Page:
Star Trek: The Next Generation – Season 3, Episode 12 – “The High Ground” – An Exploration of the Means of Fighting and Sovereignty

Dr. Crusher deserved more episodes that didn’t involve her being a love interest. Thankfully the high ground does not do this but explores who she is as a person and doctor. This is exactly the kind of episodes I was looking for, for each of the doctors in my exploration of doctors of “Legacy Trek” (TOS, TNG, DS9, VOY and ENT). This an episode that tackles revolution, terrorism and the responsibilities of outside powers in conflict. Suffice to say this is the kind of episode of “Star Trek” that I love. Give me philosophy, politics and a good character story and a I am here for it. This one does hold up though it could have been better. Before I get into spoilers, I do recommend it.

The episode was directed by Melinda M. Snodgrass and written by Gabrielle Beaumont.

The story follows Dr. Crusher when she is kidnapped by Ansata Rebels who want to force the Federation’s hand in their planets conflict.

SPOILERS ahead

The Pros:

The Premise – The idea of a faction forcing the Federation to get involved (given how powerful the Federation is) is really awesome. This is strengthened given this is an Independence movement and we see the people living under a fascist state. By all counts this should be easy for the Federation to make a stand but nuance is added to the characters and conflict which creates some good story drama.

The Ansata – The Ansata are the independence movement on Rutia IV being led by Kyril Finn. We get to meet the members of the populace who are a part of the movement too as well as some of the reasons why. The one thing that isn’t explored is that we don’t get the details of history. They exist as a powerful idea but we don’t get the details of the past that inspires the conflict, which hurts the episode.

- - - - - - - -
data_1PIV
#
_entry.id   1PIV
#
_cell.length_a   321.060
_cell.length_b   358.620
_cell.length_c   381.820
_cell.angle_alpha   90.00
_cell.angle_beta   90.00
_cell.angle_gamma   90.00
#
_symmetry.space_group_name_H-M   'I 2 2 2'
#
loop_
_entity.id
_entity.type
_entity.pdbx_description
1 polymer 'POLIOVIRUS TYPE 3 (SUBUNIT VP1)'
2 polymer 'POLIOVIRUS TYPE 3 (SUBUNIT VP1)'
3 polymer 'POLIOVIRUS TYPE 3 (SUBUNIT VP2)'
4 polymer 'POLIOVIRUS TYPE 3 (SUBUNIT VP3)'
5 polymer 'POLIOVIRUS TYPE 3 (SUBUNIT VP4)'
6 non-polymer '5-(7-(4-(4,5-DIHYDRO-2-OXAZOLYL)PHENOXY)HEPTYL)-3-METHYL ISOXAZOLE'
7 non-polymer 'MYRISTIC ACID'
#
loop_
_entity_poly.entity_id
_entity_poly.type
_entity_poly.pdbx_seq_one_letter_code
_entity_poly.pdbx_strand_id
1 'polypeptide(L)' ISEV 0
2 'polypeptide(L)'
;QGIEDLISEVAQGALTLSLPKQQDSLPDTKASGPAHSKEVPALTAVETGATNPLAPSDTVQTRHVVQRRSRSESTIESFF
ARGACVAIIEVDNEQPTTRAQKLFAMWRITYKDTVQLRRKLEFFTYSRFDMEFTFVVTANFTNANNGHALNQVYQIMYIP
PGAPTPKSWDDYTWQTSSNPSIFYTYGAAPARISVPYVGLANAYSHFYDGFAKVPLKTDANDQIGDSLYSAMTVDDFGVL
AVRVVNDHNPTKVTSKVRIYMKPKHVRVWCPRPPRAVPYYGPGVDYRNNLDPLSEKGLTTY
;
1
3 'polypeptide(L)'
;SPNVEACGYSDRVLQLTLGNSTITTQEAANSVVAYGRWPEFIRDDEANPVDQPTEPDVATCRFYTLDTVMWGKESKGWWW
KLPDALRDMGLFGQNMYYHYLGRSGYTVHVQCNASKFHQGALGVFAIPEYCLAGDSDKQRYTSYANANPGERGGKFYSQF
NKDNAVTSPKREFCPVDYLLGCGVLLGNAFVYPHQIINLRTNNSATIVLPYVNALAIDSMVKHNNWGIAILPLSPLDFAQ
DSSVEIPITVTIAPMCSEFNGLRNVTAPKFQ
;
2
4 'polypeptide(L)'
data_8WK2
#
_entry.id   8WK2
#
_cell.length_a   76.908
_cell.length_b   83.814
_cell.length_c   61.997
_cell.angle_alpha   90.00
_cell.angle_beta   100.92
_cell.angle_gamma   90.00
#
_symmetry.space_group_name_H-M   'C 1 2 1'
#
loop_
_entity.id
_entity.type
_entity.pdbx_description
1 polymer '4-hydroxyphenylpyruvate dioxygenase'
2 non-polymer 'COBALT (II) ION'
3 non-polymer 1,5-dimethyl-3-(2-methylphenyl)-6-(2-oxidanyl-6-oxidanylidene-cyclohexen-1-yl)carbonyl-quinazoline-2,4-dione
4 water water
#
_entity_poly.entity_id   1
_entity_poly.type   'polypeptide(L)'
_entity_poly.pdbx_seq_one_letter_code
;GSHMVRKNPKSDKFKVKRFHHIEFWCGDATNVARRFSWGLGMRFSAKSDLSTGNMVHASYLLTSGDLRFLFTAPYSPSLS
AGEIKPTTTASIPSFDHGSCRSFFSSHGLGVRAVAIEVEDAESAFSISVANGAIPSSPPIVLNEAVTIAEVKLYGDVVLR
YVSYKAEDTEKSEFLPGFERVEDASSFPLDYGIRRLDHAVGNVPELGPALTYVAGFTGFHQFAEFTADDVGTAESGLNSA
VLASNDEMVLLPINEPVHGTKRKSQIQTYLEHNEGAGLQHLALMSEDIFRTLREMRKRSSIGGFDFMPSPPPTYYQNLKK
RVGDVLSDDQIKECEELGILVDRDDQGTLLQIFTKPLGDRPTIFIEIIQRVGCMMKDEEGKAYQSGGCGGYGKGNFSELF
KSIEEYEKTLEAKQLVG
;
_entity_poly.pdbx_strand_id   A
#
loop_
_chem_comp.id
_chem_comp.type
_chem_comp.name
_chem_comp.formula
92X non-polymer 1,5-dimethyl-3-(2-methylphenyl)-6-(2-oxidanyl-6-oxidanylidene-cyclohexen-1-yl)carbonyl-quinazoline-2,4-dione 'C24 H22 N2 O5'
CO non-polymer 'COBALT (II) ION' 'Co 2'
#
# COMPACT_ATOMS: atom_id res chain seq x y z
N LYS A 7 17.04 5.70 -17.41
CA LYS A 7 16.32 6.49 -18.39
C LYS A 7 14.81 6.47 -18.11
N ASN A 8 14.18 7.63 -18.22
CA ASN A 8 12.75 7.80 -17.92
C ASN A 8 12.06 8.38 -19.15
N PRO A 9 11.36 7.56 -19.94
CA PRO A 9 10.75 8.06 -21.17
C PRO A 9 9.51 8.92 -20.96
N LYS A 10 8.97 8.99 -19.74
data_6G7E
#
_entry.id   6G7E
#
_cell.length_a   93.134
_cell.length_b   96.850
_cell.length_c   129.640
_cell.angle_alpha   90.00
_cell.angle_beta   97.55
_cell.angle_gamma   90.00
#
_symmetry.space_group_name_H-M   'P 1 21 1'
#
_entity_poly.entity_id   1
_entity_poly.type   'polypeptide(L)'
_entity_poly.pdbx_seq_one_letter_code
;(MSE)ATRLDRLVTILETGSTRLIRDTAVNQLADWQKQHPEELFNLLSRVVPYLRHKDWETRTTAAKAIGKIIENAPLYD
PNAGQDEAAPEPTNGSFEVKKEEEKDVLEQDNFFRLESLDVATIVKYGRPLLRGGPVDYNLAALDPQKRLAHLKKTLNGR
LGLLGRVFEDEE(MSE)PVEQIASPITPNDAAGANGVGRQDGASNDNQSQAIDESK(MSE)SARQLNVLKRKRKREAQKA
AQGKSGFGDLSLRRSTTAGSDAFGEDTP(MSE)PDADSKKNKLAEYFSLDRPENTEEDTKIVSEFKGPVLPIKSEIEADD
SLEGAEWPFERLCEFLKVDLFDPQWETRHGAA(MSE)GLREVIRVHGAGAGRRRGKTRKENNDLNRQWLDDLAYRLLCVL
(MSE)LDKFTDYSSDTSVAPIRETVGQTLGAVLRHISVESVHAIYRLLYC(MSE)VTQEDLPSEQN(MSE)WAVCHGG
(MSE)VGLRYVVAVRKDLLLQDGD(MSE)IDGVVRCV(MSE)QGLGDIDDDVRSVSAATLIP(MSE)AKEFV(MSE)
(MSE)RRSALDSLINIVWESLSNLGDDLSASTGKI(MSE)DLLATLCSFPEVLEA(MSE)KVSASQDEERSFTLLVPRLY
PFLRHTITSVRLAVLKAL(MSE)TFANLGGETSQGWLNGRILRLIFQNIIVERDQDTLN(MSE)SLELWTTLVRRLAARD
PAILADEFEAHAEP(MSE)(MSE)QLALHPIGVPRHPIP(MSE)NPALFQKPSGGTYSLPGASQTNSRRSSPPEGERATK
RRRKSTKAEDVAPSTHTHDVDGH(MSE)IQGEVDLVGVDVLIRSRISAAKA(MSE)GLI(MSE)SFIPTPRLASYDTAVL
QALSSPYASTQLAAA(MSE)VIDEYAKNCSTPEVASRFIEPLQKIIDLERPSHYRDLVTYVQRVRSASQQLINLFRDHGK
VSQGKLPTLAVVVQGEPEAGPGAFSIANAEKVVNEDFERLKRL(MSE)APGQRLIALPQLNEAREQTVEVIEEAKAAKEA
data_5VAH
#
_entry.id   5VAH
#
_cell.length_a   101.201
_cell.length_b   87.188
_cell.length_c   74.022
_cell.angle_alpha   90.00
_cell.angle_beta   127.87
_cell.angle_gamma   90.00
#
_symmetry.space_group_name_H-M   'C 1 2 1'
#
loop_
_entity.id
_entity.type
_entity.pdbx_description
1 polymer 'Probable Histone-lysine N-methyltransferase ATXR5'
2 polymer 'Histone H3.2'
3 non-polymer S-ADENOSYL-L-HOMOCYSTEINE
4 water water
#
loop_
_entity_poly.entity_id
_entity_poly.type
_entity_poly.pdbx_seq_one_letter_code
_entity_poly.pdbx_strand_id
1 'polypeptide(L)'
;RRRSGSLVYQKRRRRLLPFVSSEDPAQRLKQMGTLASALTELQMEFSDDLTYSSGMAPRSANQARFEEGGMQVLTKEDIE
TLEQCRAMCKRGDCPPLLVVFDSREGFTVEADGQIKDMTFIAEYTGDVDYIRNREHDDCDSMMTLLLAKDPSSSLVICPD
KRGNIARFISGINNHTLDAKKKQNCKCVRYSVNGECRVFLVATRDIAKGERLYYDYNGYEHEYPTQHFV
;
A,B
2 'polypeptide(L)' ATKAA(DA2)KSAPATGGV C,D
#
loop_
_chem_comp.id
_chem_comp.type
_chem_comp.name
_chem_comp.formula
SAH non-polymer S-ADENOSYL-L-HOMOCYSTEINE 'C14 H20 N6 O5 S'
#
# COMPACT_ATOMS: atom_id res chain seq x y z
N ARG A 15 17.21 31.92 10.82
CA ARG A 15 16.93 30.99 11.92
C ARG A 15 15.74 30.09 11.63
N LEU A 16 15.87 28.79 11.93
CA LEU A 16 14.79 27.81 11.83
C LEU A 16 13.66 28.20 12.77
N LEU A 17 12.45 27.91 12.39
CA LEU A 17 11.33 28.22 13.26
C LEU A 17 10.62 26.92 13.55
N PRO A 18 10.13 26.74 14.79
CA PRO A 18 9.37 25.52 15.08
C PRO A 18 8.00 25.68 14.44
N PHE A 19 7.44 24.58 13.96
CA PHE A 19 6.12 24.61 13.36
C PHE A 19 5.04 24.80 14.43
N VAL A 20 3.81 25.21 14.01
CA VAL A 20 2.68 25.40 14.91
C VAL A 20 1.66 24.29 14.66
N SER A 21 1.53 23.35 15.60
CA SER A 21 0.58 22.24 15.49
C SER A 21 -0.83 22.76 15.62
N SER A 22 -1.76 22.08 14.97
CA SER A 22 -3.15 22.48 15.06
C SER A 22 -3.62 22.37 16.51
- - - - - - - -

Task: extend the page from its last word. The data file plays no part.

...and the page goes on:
Riker and Alexana Devos – Riker is the one who is pushing for resolution and freedom for the populace, though is way of doing so is very hands off. He’s helping Alexana who is a fascinating character who has been fighting for so long it is all she knows. She is a soldier who has lost people and it inspires the conflict and war. It is only Riker’s suggestion of another way that we see a possibility of her maybe taking another path.

Dr. Crusher and Kyril Finn – Dr. Crusher is helping the Ansata who use a transporter who infects them when used. She like Riker is pushing Finn to find another way and that never stops. Eventually Captain Picard is captured but she never stops rooting for the possibility of peace even as she protects Picard. This episode demonstrates how driven she is to help others as she is helping civilians after an attack by the Ansata which leads to her capture in first place. Gates McFadden does a wonderful job and I’m glad they didn’t give her a love interest in this episode.

The Cons:

The Details of The Lives of the People – The biggest thing against this episode is we don’t get many details of the lives of the people. Devos and Finn both give us vague allusions to things that have happened but nothing beyond that. This is a planet that has implied history but gives us no details of history. The characters have names, which is better than some episodes of “Star Trek” but it was so near great. It just needed to finish up those details.

The Federation’s Non-Involvement not Fully Tackled – Like the details of the conflict the details of the Federation’s non-involvement is not fully explored. It is discussed but we never get a real debate or in depth discussion of it. This is one of the core themes of the story and the story doesn’t go deeper.

This is a really good episode that I’d highly recommend. You get to see Dr. Crusher and what motivates her. There is a conflict that helps illustrate the Federation’s role in conflicts as well as the cycle of violence within conflicts and we are given nuanced characters who get to play off the crew. This episode could have been great and a favorite if it had just taken that extra step and filled into the details within the premise.

Final Score: 8.7 / 10

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